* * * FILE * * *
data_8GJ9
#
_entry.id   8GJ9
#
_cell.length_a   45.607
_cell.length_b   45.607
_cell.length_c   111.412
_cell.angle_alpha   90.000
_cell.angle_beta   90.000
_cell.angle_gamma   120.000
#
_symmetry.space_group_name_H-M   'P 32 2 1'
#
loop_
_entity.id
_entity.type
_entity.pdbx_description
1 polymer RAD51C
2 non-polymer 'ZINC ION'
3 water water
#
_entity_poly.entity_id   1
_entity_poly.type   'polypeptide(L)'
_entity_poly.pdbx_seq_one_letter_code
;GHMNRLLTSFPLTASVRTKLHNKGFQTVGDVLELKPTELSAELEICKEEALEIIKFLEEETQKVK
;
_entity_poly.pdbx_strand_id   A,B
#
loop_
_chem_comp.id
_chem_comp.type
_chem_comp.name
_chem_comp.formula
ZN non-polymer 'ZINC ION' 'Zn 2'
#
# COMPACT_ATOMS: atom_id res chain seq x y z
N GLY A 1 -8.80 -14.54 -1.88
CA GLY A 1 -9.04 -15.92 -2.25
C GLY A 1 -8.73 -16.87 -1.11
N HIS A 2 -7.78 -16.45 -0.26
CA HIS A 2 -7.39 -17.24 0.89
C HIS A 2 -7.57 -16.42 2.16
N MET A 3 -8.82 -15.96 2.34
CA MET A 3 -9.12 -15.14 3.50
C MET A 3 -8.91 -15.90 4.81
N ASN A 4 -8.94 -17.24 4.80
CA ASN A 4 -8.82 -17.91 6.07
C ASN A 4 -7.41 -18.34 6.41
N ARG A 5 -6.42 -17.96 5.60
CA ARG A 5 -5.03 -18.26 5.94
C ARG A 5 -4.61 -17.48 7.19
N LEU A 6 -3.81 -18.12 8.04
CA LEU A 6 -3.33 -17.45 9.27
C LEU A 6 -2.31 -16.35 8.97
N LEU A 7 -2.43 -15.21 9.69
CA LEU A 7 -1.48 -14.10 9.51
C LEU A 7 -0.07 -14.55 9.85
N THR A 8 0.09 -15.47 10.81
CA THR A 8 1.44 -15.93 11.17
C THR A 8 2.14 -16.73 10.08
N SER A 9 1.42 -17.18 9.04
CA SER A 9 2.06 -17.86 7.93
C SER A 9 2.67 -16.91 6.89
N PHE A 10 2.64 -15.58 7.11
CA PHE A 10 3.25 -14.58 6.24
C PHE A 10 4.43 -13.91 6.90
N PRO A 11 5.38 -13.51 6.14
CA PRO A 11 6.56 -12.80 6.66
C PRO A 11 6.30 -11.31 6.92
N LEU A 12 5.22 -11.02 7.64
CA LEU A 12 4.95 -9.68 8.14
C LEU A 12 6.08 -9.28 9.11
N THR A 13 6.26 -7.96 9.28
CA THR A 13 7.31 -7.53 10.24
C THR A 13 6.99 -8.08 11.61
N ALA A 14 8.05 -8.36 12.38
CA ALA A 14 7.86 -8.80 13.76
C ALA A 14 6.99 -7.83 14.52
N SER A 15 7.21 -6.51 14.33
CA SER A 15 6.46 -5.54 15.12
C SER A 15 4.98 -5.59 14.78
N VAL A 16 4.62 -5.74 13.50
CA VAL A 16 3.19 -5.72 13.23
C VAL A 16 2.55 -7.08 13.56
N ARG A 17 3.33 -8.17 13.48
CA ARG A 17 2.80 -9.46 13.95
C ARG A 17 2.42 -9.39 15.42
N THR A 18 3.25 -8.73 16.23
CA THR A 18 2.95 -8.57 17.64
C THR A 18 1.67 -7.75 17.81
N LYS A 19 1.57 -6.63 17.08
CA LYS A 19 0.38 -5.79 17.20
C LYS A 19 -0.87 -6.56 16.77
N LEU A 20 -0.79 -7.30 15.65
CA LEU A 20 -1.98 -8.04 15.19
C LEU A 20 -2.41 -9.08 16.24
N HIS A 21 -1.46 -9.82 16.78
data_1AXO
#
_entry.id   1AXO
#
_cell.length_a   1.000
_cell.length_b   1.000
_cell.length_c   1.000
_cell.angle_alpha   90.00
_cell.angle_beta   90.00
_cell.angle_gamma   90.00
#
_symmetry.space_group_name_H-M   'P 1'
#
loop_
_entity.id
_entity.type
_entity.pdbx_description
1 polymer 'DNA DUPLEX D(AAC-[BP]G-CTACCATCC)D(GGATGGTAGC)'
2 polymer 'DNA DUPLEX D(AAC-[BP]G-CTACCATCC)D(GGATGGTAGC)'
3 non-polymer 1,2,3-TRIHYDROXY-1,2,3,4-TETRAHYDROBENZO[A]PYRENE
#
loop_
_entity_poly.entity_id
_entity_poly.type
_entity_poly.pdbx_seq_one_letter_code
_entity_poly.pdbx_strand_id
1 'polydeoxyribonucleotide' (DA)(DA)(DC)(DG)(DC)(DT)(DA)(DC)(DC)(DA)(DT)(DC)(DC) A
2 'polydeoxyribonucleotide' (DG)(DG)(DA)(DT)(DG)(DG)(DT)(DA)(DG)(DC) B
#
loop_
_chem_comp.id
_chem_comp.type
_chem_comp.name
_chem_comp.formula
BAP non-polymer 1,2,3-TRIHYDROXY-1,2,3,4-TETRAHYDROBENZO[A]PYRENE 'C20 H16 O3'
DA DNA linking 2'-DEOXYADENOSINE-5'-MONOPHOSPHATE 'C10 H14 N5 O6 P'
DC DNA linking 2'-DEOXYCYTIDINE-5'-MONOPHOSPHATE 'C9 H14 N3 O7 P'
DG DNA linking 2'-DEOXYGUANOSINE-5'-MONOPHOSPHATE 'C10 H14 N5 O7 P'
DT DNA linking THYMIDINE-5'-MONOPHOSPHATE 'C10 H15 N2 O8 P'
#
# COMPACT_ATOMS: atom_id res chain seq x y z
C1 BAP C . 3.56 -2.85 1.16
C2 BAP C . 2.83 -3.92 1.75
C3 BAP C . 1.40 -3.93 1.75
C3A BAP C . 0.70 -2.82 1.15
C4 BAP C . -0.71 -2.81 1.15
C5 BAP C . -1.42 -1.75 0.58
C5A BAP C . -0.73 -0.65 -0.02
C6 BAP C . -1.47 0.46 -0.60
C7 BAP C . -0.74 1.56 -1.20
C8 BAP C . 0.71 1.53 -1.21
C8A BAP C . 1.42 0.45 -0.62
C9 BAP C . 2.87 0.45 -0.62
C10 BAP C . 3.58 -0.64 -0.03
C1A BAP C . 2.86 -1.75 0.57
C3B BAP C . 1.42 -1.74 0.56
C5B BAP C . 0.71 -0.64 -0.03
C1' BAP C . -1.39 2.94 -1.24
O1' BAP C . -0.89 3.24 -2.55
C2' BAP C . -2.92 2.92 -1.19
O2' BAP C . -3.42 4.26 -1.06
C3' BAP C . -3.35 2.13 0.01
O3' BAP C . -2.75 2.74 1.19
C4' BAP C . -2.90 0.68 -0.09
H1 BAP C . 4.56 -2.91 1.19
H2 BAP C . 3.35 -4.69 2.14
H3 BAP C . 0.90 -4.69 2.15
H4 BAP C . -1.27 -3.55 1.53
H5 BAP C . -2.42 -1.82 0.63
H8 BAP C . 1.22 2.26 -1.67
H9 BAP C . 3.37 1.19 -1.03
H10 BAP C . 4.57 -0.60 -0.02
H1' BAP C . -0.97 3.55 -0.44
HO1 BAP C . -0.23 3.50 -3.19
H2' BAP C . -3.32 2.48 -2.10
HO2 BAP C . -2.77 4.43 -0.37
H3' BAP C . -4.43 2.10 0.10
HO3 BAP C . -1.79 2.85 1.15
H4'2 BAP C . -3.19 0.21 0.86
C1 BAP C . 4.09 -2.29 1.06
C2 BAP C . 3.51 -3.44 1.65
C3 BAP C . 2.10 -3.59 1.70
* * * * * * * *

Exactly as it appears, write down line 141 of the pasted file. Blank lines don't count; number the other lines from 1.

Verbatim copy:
C3 BAP C . 1.40 -3.93 1.75